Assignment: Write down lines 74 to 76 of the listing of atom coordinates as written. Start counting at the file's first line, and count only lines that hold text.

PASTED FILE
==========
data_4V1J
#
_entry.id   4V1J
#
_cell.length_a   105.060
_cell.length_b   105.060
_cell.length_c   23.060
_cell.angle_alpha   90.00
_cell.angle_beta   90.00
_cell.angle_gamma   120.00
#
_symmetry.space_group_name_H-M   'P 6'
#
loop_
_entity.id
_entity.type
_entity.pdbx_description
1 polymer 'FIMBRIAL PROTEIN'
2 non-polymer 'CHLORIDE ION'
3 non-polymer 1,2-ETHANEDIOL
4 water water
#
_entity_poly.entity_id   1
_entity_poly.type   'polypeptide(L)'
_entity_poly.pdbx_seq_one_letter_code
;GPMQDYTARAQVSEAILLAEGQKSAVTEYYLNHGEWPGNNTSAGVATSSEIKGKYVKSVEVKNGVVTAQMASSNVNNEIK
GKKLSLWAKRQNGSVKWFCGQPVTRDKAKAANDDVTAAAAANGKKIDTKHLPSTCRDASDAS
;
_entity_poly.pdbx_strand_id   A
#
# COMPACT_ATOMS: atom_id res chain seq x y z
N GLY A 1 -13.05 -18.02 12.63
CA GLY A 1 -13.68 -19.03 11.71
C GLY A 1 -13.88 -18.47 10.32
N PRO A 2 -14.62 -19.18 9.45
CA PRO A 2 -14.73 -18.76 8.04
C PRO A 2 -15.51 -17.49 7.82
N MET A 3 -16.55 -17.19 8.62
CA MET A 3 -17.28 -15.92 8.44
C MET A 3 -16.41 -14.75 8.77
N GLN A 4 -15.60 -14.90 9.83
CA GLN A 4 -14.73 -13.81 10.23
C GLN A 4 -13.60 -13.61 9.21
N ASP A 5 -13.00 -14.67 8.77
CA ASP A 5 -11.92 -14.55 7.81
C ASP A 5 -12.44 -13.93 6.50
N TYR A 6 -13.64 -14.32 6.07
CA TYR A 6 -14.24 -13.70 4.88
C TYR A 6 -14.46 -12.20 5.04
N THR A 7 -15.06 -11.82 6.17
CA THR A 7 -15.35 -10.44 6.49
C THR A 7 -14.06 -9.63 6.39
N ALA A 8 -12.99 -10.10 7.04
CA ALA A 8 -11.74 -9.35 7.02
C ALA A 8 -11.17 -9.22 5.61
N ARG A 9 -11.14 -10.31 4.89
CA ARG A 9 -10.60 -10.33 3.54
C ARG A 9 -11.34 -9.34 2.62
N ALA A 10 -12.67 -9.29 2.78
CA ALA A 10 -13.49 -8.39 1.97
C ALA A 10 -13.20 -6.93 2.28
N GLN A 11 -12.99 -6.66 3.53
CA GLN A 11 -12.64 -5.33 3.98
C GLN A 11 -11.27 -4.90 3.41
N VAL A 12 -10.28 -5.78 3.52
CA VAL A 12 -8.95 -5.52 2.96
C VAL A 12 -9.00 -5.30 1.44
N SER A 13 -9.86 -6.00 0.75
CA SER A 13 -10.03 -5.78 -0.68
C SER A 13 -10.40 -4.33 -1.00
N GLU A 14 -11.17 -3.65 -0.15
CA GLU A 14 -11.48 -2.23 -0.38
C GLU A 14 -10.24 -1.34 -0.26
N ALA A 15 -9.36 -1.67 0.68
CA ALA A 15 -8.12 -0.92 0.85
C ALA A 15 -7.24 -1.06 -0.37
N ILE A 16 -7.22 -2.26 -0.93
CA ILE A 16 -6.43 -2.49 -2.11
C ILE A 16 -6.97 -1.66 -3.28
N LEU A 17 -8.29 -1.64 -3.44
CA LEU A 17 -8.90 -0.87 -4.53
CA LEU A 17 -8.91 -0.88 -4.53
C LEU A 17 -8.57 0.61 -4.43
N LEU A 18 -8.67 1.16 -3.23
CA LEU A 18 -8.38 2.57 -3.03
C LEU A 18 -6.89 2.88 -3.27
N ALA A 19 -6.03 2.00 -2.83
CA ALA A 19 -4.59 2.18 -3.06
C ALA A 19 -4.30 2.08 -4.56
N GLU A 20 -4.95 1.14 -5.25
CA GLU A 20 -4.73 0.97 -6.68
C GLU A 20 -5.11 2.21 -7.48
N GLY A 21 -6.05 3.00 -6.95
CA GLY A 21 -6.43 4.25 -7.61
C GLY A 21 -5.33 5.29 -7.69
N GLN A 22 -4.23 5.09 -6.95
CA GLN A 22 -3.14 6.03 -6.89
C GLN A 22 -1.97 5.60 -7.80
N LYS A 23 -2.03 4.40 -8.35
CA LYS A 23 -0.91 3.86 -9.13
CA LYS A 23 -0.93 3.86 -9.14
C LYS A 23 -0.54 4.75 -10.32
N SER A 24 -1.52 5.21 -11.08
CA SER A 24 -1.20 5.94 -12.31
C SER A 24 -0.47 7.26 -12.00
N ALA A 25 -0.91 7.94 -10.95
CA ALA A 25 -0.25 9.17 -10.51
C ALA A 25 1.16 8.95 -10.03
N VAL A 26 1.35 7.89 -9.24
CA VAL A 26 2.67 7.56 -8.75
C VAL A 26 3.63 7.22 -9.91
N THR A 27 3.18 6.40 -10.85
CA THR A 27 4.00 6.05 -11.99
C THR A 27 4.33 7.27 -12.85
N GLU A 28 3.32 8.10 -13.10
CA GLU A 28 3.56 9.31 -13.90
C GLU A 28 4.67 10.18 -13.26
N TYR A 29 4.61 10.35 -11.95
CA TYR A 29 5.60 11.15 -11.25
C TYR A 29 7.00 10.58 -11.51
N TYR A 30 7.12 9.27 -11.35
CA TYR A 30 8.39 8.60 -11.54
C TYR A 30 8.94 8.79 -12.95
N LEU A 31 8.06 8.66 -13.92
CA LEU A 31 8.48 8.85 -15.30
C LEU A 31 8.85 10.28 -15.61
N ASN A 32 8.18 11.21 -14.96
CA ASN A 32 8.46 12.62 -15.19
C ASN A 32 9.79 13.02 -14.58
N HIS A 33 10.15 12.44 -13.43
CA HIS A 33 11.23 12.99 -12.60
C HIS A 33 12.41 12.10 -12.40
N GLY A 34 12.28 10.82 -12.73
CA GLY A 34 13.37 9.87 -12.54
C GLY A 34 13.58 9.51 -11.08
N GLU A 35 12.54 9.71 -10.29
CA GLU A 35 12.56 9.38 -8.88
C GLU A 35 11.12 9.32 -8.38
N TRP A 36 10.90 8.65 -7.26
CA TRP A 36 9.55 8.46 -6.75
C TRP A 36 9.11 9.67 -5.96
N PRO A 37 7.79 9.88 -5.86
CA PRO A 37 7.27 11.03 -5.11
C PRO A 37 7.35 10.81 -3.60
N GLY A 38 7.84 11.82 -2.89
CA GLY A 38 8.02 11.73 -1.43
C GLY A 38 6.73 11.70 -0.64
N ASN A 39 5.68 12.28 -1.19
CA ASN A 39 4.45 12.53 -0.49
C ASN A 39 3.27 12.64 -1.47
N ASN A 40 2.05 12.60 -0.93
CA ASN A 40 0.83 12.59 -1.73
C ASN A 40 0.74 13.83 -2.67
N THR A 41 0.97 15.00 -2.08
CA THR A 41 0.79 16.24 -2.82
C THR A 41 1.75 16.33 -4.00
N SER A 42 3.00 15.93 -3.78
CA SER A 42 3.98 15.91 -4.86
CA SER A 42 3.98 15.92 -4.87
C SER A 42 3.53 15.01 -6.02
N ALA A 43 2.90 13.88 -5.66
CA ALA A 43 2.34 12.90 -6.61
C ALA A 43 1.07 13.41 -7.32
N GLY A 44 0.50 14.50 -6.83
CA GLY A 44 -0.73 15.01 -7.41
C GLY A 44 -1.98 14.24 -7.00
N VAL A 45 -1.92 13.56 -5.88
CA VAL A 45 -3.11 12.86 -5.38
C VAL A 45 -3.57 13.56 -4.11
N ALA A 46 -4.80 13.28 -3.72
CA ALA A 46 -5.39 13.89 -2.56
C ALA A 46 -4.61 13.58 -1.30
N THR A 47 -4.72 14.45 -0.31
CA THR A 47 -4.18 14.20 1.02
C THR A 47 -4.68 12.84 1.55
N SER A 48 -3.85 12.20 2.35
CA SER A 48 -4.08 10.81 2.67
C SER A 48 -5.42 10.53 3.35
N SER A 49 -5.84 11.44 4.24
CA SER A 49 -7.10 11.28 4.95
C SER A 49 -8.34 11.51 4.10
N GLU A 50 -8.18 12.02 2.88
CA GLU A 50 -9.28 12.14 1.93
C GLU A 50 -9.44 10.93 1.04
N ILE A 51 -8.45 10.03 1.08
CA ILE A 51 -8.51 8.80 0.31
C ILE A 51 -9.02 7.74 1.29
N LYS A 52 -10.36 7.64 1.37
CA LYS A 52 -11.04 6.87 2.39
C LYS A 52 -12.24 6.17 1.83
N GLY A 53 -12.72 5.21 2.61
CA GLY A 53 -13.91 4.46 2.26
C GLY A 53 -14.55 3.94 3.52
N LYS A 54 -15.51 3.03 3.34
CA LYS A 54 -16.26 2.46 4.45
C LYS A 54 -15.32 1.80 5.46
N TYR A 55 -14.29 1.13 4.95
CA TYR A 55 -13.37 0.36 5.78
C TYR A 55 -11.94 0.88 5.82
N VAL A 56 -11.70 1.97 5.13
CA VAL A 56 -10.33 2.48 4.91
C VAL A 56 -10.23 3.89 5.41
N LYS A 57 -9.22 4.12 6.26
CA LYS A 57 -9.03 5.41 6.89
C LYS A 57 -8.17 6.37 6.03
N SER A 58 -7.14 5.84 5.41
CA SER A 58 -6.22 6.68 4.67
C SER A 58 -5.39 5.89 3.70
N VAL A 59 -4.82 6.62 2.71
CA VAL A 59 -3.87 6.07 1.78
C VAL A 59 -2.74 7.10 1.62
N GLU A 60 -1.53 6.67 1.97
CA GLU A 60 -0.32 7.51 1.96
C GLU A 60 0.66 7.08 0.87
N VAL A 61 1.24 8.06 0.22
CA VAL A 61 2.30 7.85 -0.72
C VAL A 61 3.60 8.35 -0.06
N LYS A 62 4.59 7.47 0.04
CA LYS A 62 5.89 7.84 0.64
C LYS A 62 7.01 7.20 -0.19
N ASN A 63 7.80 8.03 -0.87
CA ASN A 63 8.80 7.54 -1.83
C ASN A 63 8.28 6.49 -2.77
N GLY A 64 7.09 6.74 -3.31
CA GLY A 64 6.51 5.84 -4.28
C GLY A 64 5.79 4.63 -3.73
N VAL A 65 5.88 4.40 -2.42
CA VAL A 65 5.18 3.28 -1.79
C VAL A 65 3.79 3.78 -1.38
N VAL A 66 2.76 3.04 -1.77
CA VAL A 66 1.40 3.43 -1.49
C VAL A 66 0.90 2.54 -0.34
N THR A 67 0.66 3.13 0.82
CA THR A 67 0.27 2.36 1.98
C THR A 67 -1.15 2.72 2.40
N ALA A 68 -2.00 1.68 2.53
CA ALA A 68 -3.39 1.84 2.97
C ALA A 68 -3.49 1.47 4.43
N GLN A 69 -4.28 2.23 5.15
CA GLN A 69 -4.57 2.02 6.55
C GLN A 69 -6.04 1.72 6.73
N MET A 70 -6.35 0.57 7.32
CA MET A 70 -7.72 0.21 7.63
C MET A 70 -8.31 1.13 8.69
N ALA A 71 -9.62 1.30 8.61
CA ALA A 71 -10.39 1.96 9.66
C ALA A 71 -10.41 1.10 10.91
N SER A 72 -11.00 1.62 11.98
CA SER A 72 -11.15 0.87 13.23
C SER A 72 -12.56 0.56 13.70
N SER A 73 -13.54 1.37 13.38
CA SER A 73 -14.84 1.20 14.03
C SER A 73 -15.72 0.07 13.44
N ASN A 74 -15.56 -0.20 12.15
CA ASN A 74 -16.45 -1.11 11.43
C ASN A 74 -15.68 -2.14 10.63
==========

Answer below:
N ALA A 15 -9.36 -1.67 0.68
CA ALA A 15 -8.12 -0.92 0.85
C ALA A 15 -7.24 -1.06 -0.37